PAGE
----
Inside the Writers Corner is a new series that the Green Rover will be doing. We’ll be publishing the short stories of aspiring writers for all to see. Our very first entry comes from James Antonov, who you may remember under a different name as he wrote another article for us a while back.
Here is his short story down below, enjoy;
The gunfire rattled up the shale floor of the valley. The men, carved as fossils out of the ground, where slow to react and seemed not to dive but lay to the ground for cover. The cracks of bullets came over them in a hail of swooping sound and screeching. Some of them thought they were mad birds. The old ground seemed forgotten, the creator had become bored and seemingly left it to chaos, it was a land of untilled rock and slate and roots. Crushed by fear they crept over it, cutting hands and knees on its predatory features. Even hidden they were in danger. They saw the light chasing them over the horizon, virginal creatures caught in the throes of escape.
The noise of madness from beneath quietened, or perhaps, had destroyed itself in its own fury. The life and the blood came for they heard the whooping and screams of the Apache as they slinked up the parapet-like side of the valley. They seemed naked to the white men, their skin as buffalo hide, their faces a haze of paint and terror. They carried guns and clubs and axes and seemed led not by sight or smell or touch but by blinded craziness, men wrought of an alien element and thrown upon these whites to test their brutality and nature. The calm white men looked down from their position and did not speak to one another. They loaded their steaming rifles and levelled them on the ebony braves. The splitting glare of the sun blinded them as it rose, shedding the sky of the cold night and draping the tones of the new day. At this sign the white men opened up with a volley that picked the natives apart, some were flung unto their winded selves or others were torn to bits by the dum-dum bullets the whites liked to use. This was the schedule of the day for some time.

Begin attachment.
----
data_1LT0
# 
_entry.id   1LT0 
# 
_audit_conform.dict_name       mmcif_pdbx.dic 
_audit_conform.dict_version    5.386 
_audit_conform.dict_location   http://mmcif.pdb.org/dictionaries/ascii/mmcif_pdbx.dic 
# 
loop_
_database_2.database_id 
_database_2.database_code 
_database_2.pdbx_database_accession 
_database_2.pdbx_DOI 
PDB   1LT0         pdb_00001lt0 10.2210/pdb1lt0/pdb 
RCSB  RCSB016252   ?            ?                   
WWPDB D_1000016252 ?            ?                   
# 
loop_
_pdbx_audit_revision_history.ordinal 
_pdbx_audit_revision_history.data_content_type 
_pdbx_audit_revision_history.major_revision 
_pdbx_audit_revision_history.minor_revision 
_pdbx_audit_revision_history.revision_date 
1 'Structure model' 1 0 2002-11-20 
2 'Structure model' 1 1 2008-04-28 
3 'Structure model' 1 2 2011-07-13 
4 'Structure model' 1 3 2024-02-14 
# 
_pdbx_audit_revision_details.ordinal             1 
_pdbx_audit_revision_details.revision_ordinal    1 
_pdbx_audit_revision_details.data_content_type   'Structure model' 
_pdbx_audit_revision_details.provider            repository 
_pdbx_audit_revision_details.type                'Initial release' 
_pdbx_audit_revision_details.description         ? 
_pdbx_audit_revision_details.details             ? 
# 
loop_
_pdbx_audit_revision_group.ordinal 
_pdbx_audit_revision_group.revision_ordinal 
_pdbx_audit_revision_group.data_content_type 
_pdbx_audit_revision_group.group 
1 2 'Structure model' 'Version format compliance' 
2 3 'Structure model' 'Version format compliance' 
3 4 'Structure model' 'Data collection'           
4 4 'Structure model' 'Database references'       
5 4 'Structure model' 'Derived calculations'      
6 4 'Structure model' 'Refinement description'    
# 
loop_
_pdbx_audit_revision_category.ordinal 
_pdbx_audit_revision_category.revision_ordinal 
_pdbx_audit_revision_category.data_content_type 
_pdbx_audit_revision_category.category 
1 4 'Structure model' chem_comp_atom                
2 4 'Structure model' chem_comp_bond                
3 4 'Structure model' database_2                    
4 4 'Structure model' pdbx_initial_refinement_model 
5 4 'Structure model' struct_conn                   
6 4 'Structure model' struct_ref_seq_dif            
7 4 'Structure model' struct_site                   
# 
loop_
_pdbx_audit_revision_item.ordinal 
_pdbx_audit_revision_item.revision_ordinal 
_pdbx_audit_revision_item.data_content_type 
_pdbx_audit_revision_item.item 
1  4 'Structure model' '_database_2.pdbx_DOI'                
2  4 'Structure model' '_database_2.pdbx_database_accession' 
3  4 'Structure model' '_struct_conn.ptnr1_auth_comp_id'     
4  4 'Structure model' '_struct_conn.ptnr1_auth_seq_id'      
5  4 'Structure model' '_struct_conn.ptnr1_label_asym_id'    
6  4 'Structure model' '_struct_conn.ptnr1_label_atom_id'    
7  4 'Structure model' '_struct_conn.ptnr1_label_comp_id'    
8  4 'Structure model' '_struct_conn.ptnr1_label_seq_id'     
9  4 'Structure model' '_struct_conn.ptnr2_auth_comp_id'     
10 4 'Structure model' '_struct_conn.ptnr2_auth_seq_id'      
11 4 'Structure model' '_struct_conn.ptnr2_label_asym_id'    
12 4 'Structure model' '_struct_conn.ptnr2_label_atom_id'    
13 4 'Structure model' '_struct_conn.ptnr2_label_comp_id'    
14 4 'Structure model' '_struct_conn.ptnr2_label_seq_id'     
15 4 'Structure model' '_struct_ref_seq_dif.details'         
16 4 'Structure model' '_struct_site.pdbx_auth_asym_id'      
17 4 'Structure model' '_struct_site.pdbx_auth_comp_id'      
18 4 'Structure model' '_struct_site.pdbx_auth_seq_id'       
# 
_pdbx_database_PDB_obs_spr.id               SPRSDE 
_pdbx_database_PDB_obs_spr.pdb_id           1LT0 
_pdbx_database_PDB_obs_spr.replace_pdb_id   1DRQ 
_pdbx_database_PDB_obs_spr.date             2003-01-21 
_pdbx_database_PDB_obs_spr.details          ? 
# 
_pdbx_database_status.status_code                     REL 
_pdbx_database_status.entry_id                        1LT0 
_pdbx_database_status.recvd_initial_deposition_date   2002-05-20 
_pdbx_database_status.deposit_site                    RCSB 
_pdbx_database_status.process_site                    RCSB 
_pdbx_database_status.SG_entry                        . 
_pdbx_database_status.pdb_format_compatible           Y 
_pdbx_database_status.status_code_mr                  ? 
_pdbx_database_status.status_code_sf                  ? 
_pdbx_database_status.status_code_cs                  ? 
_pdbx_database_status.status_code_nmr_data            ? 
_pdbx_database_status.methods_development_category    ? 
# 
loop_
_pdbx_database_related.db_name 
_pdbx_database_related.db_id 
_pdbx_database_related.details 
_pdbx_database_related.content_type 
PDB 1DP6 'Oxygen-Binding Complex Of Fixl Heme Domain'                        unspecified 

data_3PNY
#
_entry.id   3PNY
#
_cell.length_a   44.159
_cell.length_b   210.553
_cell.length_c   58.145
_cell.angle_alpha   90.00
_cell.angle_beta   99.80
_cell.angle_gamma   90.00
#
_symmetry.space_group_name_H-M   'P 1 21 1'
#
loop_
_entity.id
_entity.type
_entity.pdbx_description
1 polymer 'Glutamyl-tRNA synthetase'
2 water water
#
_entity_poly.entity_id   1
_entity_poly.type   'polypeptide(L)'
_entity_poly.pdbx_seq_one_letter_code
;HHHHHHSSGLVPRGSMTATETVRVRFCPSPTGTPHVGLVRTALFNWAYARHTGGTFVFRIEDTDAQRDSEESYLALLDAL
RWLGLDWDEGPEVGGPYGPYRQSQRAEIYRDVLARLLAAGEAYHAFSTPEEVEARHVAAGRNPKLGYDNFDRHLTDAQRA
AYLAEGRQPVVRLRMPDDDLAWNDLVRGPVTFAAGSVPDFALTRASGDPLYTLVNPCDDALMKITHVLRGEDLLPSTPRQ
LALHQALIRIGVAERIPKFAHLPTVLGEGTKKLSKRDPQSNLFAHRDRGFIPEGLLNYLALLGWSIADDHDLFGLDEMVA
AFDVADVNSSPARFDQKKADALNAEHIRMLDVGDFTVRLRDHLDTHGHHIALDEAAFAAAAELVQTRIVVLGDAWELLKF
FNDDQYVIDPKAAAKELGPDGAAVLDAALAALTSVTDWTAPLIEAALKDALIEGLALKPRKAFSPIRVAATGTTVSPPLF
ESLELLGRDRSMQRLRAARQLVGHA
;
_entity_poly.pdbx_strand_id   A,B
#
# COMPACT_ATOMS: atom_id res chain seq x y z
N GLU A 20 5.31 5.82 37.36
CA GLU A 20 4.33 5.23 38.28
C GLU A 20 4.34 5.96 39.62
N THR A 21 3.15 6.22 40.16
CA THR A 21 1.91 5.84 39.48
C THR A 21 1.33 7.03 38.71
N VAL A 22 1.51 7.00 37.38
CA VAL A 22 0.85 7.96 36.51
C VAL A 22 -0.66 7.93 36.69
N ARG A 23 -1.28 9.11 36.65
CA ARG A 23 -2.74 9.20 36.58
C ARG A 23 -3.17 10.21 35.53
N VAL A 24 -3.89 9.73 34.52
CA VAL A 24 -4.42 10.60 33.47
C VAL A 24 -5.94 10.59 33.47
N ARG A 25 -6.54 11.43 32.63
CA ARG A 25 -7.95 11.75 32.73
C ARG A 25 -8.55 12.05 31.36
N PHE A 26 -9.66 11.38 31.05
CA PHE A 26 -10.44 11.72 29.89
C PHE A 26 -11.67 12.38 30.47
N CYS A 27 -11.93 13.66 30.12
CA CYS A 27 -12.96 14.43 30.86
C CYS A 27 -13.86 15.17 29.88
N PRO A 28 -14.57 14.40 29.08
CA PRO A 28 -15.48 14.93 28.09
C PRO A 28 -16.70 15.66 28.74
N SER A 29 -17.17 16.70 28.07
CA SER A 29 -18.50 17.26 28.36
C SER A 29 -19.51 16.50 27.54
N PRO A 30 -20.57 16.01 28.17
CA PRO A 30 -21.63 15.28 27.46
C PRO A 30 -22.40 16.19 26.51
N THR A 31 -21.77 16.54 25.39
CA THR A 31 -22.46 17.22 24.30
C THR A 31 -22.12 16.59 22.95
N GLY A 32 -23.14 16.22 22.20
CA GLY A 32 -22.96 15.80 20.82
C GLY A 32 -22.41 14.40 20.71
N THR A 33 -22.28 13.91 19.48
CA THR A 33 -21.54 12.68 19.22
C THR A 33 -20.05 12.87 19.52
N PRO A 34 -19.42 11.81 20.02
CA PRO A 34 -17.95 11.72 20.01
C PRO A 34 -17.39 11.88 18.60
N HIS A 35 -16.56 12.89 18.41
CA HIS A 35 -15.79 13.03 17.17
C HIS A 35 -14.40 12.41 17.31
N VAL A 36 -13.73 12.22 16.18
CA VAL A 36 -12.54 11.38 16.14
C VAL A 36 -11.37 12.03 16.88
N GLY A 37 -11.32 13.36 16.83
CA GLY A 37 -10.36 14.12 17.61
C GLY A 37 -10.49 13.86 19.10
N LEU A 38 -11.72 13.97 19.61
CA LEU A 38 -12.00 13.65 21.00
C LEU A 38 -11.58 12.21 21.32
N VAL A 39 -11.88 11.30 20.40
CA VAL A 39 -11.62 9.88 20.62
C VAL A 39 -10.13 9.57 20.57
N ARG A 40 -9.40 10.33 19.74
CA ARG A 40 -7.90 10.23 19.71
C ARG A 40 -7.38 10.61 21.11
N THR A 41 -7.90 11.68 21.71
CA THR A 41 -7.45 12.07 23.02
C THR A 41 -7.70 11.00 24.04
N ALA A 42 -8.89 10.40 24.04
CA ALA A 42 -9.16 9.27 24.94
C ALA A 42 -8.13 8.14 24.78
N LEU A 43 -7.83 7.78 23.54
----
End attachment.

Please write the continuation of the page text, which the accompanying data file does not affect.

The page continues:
In the party of the whites a man slunk away from the battle crawling along the ground as the smoke drifted in all directions, consuming the stillness of the morning with acridity and depth. He was a scorched man but young and unlike the specimens he fought with. Across the ridge he stealthed in a gait of a crippled nature. He was shot and trundled along in a childish waddle. A creature burnt beyond paradise, he went to reckoning about fate and such things that may have led him to this moment. He dribbled and spat as if spiting the liquids that were so vigorous to him. The noise chased him across the ridge and so, eventually, did the screams and the whooping that seemed to pierce eternity, a cry that carried on with tempestuous countenance and ragged tone.
As he came to a gorge that led into a minor valley below the screaming and gunfire died down but not the whooping and singing. The savage orchestra continued as he imagined some costumed Apache tear the hair and testicles and eyes out of each man, props in their mad stage play. The stage; the prehistoric wasteland on which such deeds where acted and lost to time. He slipped down into the gorge. Scraping his knees and hands as he went and stopping at the bottom like a primal tuboggonist escaping creatures long forgotten. The indifferent whites where gone and would be like the skeletons of deer and bison that dotted this lunar landscape. The man saw before him a dried up river bed and made for its mouth. He crouched and darted and heaved and jolted as he juggled comfort and longevity of life. He heard the whooping and singing of the Apaches. Tracking a shot man would be an easy task. He had no weapons yet full of spirit. He continued to flee.